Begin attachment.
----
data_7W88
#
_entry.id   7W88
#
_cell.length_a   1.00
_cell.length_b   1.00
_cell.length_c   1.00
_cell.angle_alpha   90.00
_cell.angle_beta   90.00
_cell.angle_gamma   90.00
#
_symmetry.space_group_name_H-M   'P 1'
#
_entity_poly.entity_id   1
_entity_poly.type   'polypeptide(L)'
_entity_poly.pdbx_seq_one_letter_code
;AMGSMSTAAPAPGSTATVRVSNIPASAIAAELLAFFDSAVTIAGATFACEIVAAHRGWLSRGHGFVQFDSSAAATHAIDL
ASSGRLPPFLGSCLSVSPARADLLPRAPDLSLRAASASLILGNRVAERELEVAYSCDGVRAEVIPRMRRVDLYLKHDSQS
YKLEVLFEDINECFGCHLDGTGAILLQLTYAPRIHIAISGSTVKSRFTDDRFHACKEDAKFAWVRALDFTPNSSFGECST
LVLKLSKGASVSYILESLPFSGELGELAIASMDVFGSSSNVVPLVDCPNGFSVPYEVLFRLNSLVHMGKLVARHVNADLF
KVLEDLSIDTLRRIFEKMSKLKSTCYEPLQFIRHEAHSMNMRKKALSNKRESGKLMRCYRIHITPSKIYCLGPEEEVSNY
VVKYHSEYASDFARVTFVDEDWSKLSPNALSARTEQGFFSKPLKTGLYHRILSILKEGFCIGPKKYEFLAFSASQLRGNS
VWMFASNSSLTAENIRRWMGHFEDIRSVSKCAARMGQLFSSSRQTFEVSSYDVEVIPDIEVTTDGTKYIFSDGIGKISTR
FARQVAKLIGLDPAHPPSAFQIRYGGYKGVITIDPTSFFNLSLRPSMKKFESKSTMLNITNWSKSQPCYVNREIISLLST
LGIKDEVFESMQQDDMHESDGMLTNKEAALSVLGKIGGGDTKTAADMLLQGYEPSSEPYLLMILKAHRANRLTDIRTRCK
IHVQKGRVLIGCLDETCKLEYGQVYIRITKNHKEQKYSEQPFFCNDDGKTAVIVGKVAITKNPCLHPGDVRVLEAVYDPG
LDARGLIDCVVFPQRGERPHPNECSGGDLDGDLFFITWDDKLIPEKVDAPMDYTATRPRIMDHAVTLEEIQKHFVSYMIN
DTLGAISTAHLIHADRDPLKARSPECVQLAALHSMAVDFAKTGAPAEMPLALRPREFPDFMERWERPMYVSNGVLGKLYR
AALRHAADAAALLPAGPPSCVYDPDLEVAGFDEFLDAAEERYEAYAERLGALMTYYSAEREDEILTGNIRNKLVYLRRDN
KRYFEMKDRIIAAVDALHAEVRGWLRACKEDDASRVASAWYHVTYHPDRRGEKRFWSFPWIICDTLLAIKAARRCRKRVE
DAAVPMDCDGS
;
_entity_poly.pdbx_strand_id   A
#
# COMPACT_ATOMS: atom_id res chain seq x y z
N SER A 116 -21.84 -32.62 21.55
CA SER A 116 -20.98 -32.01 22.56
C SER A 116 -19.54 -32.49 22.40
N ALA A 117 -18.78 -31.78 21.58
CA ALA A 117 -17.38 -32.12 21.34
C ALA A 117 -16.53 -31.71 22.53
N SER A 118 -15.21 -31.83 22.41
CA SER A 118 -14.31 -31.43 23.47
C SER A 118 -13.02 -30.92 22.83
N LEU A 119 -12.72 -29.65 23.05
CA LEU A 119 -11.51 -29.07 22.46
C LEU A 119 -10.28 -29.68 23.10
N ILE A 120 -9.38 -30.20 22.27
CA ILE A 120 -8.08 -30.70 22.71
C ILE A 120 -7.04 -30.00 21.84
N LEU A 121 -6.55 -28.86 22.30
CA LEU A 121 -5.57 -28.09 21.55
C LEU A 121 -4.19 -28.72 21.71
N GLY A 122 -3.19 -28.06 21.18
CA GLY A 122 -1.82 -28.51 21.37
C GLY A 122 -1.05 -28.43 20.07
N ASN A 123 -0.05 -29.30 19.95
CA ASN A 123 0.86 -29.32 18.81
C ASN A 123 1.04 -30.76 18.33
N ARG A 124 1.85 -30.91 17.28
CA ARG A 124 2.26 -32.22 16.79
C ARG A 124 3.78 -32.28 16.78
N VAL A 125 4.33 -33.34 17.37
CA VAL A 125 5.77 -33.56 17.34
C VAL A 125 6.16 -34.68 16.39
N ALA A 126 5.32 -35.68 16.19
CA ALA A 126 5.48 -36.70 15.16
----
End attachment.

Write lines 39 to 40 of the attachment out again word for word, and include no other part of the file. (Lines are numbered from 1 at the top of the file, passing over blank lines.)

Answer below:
N ALA A 117 -18.78 -31.78 21.58
CA ALA A 117 -17.38 -32.12 21.34